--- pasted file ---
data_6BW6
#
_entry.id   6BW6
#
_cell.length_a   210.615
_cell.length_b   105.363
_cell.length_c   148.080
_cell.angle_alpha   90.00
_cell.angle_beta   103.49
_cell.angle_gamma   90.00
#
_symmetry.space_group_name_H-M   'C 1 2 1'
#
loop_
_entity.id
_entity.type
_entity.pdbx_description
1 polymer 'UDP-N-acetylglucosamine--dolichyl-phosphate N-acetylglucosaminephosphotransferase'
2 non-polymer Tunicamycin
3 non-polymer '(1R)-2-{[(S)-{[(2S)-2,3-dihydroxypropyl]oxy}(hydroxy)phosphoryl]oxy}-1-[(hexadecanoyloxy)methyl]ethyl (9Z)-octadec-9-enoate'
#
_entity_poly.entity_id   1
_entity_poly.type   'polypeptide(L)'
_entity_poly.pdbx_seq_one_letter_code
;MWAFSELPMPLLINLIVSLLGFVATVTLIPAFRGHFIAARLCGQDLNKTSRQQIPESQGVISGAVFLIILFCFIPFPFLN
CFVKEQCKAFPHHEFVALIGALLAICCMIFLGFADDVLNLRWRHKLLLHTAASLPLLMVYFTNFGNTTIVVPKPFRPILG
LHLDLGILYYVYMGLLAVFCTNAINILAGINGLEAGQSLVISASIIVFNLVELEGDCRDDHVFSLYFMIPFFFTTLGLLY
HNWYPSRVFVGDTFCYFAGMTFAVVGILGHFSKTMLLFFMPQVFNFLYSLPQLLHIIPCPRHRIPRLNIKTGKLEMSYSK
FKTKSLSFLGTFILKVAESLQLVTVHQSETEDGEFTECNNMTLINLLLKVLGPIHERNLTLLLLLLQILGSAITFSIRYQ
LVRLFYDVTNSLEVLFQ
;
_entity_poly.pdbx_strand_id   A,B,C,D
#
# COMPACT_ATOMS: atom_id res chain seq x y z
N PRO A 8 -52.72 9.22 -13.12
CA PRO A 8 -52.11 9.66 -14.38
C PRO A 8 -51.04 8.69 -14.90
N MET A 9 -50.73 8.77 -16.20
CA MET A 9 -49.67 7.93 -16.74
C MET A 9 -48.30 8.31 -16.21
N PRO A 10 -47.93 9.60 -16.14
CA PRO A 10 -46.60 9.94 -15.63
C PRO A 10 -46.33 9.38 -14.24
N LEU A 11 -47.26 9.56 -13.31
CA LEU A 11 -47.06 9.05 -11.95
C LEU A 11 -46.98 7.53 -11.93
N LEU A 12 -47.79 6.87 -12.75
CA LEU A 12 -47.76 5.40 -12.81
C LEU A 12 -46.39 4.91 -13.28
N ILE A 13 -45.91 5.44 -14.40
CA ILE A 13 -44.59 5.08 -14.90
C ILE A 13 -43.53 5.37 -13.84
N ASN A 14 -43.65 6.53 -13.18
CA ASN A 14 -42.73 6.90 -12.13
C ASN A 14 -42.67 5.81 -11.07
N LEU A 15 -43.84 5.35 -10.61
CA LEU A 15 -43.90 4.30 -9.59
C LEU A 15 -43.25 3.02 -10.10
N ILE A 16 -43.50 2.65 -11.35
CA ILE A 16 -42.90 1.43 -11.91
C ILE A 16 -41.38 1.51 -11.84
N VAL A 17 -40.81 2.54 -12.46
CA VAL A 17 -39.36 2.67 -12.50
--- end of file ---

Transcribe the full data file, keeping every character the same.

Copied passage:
data_6BW6
#
_entry.id   6BW6
#
_cell.length_a   210.615
_cell.length_b   105.363
_cell.length_c   148.080
_cell.angle_alpha   90.00
_cell.angle_beta   103.49
_cell.angle_gamma   90.00
#
_symmetry.space_group_name_H-M   'C 1 2 1'
#
loop_
_entity.id
_entity.type
_entity.pdbx_description
1 polymer 'UDP-N-acetylglucosamine--dolichyl-phosphate N-acetylglucosaminephosphotransferase'
2 non-polymer Tunicamycin
3 non-polymer '(1R)-2-{[(S)-{[(2S)-2,3-dihydroxypropyl]oxy}(hydroxy)phosphoryl]oxy}-1-[(hexadecanoyloxy)methyl]ethyl (9Z)-octadec-9-enoate'
#
_entity_poly.entity_id   1
_entity_poly.type   'polypeptide(L)'
_entity_poly.pdbx_seq_one_letter_code
;MWAFSELPMPLLINLIVSLLGFVATVTLIPAFRGHFIAARLCGQDLNKTSRQQIPESQGVISGAVFLIILFCFIPFPFLN
CFVKEQCKAFPHHEFVALIGALLAICCMIFLGFADDVLNLRWRHKLLLHTAASLPLLMVYFTNFGNTTIVVPKPFRPILG
LHLDLGILYYVYMGLLAVFCTNAINILAGINGLEAGQSLVISASIIVFNLVELEGDCRDDHVFSLYFMIPFFFTTLGLLY
HNWYPSRVFVGDTFCYFAGMTFAVVGILGHFSKTMLLFFMPQVFNFLYSLPQLLHIIPCPRHRIPRLNIKTGKLEMSYSK
FKTKSLSFLGTFILKVAESLQLVTVHQSETEDGEFTECNNMTLINLLLKVLGPIHERNLTLLLLLLQILGSAITFSIRYQ
LVRLFYDVTNSLEVLFQ
;
_entity_poly.pdbx_strand_id   A,B,C,D
#
# COMPACT_ATOMS: atom_id res chain seq x y z
N PRO A 8 -52.72 9.22 -13.12
CA PRO A 8 -52.11 9.66 -14.38
C PRO A 8 -51.04 8.69 -14.90
N MET A 9 -50.73 8.77 -16.20
CA MET A 9 -49.67 7.93 -16.74
C MET A 9 -48.30 8.31 -16.21
N PRO A 10 -47.93 9.60 -16.14
CA PRO A 10 -46.60 9.94 -15.63
C PRO A 10 -46.33 9.38 -14.24
N LEU A 11 -47.26 9.56 -13.31
CA LEU A 11 -47.06 9.05 -11.95
C LEU A 11 -46.98 7.53 -11.93
N LEU A 12 -47.79 6.87 -12.75
CA LEU A 12 -47.76 5.40 -12.81
C LEU A 12 -46.39 4.91 -13.28
N ILE A 13 -45.91 5.44 -14.40
CA ILE A 13 -44.59 5.08 -14.90
C ILE A 13 -43.53 5.37 -13.84
N ASN A 14 -43.65 6.53 -13.18
CA ASN A 14 -42.73 6.90 -12.13
C ASN A 14 -42.67 5.81 -11.07
N LEU A 15 -43.84 5.35 -10.61
CA LEU A 15 -43.90 4.30 -9.59
C LEU A 15 -43.25 3.02 -10.10
N ILE A 16 -43.50 2.65 -11.35
CA ILE A 16 -42.90 1.43 -11.91
C ILE A 16 -41.38 1.51 -11.84
N VAL A 17 -40.81 2.54 -12.46
CA VAL A 17 -39.36 2.67 -12.50